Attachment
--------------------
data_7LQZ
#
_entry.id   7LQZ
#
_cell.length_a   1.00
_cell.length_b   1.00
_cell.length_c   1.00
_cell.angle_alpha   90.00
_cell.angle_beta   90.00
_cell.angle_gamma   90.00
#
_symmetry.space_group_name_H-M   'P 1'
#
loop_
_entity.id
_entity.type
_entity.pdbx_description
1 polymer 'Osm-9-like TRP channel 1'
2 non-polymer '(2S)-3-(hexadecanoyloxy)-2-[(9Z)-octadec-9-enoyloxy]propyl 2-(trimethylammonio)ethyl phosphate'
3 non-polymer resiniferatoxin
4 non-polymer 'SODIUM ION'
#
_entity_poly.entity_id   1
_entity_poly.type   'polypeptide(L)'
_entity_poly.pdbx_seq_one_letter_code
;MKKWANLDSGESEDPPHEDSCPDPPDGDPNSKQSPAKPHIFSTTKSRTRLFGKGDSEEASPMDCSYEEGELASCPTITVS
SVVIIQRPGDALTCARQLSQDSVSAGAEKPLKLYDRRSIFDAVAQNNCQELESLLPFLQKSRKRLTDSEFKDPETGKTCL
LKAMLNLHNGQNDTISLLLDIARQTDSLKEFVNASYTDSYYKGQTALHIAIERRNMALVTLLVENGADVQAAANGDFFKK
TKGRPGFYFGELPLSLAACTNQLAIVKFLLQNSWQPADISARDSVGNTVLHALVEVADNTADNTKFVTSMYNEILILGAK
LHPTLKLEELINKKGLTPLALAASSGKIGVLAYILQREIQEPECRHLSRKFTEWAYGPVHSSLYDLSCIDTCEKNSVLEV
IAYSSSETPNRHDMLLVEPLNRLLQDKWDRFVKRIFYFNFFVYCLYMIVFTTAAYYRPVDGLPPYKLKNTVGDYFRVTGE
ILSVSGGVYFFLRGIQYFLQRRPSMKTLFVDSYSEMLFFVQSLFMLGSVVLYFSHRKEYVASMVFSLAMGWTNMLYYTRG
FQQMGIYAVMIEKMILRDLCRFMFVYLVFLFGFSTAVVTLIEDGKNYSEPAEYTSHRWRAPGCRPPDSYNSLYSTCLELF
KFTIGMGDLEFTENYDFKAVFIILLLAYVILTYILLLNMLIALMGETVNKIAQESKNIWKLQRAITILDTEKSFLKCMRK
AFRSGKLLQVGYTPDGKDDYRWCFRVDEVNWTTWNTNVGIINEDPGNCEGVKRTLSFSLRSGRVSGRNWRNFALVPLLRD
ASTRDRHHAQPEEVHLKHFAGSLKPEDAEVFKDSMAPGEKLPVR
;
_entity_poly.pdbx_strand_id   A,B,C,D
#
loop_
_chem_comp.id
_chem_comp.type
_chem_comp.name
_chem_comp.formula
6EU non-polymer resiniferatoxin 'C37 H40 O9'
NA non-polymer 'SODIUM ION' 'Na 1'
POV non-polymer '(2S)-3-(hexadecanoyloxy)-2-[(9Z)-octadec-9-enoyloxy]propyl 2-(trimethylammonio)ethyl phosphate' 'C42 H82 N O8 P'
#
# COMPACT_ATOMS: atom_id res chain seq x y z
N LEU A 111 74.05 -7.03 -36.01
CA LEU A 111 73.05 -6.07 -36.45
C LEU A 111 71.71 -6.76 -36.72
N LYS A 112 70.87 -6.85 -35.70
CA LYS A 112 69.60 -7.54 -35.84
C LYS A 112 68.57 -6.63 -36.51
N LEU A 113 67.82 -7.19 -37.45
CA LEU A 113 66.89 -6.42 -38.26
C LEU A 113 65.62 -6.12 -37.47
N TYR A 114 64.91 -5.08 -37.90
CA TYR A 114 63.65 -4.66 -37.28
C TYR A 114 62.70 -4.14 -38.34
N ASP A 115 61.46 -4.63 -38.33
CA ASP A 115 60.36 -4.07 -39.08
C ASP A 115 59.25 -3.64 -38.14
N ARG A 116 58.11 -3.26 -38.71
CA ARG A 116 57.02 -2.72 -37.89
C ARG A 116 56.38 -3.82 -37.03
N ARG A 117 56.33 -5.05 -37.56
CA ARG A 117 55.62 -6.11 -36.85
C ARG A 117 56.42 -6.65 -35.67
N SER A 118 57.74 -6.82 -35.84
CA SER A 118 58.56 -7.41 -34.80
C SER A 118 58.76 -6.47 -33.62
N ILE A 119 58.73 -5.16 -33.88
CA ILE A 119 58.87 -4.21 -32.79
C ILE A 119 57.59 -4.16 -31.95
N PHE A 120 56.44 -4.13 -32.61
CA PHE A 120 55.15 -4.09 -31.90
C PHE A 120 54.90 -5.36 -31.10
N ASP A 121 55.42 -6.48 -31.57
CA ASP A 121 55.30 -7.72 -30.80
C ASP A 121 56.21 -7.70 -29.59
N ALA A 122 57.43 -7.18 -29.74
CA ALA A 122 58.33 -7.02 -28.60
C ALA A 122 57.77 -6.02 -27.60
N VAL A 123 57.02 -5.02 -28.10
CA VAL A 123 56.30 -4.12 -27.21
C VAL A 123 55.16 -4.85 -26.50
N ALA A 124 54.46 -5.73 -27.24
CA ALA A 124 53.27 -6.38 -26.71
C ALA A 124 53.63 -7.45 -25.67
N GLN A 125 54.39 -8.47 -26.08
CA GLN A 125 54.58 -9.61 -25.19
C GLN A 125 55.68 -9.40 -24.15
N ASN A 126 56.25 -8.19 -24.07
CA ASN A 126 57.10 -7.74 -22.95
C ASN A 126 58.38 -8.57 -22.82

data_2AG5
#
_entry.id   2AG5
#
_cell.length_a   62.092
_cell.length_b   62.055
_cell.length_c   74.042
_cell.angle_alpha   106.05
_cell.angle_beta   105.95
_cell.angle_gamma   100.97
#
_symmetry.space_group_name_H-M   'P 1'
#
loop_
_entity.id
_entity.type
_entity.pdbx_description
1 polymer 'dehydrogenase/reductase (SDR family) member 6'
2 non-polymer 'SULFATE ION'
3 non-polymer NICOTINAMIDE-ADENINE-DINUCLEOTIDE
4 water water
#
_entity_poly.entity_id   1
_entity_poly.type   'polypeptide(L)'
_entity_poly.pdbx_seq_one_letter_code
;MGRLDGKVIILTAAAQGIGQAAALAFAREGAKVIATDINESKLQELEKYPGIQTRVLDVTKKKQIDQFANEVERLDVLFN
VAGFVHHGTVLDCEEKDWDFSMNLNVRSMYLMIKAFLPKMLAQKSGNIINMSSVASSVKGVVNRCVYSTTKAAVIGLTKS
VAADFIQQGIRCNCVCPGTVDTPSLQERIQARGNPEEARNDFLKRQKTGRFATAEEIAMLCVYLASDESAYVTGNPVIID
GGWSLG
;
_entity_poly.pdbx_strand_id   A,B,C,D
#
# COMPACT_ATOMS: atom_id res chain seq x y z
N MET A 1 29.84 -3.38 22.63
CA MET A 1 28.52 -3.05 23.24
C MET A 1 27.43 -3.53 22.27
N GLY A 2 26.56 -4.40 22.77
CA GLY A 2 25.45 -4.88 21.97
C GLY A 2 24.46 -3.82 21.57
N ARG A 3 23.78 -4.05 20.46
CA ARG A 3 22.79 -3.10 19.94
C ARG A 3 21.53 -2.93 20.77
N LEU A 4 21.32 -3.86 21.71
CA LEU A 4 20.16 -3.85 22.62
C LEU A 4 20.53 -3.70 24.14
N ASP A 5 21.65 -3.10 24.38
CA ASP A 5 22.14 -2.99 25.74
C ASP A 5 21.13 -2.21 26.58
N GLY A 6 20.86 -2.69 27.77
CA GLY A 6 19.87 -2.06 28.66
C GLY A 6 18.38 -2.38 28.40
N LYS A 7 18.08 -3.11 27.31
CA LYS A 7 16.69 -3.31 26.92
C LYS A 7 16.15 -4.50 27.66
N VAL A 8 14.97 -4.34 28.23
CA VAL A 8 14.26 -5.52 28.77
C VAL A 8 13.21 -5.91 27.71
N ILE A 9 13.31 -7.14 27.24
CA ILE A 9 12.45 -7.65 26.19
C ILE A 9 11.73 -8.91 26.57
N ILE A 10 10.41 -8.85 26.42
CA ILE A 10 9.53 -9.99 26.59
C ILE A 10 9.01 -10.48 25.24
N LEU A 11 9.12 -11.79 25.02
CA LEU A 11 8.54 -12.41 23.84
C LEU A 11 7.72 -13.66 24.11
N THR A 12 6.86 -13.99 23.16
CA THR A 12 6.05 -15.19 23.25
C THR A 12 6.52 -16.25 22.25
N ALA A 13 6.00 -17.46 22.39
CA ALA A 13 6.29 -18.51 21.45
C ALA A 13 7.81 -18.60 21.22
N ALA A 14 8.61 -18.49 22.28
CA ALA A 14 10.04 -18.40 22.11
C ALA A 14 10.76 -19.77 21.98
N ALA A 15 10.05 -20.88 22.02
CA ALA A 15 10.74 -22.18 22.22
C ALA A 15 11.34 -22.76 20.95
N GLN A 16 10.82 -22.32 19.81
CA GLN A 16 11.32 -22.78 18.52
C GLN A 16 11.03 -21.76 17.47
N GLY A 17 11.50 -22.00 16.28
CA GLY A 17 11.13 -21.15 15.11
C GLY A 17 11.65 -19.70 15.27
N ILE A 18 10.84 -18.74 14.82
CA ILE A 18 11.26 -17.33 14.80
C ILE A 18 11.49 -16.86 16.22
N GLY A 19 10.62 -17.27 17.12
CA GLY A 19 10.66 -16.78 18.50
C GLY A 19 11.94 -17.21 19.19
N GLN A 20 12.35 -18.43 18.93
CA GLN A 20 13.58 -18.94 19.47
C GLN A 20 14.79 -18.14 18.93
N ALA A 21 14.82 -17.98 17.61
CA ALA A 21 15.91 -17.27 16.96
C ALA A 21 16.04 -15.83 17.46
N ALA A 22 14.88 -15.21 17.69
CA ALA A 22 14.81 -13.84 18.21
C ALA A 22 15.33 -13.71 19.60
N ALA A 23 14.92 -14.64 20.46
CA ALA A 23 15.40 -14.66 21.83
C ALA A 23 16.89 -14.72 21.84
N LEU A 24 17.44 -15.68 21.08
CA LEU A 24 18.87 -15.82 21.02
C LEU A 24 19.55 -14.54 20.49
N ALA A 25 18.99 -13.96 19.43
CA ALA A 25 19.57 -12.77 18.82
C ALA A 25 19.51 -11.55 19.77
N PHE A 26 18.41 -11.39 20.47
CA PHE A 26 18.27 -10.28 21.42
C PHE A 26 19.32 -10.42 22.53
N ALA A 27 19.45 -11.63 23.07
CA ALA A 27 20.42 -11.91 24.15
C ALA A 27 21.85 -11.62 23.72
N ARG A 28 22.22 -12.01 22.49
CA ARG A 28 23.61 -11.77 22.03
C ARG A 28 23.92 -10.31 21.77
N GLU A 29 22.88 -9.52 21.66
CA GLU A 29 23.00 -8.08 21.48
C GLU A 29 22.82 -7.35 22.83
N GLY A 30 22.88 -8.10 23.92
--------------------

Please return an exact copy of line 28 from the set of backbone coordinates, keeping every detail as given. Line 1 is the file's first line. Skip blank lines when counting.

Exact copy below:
LKAMLNLHNGQNDTISLLLDIARQTDSLKEFVNASYTDSYYKGQTALHIAIERRNMALVTLLVENGADVQAAANGDFFKK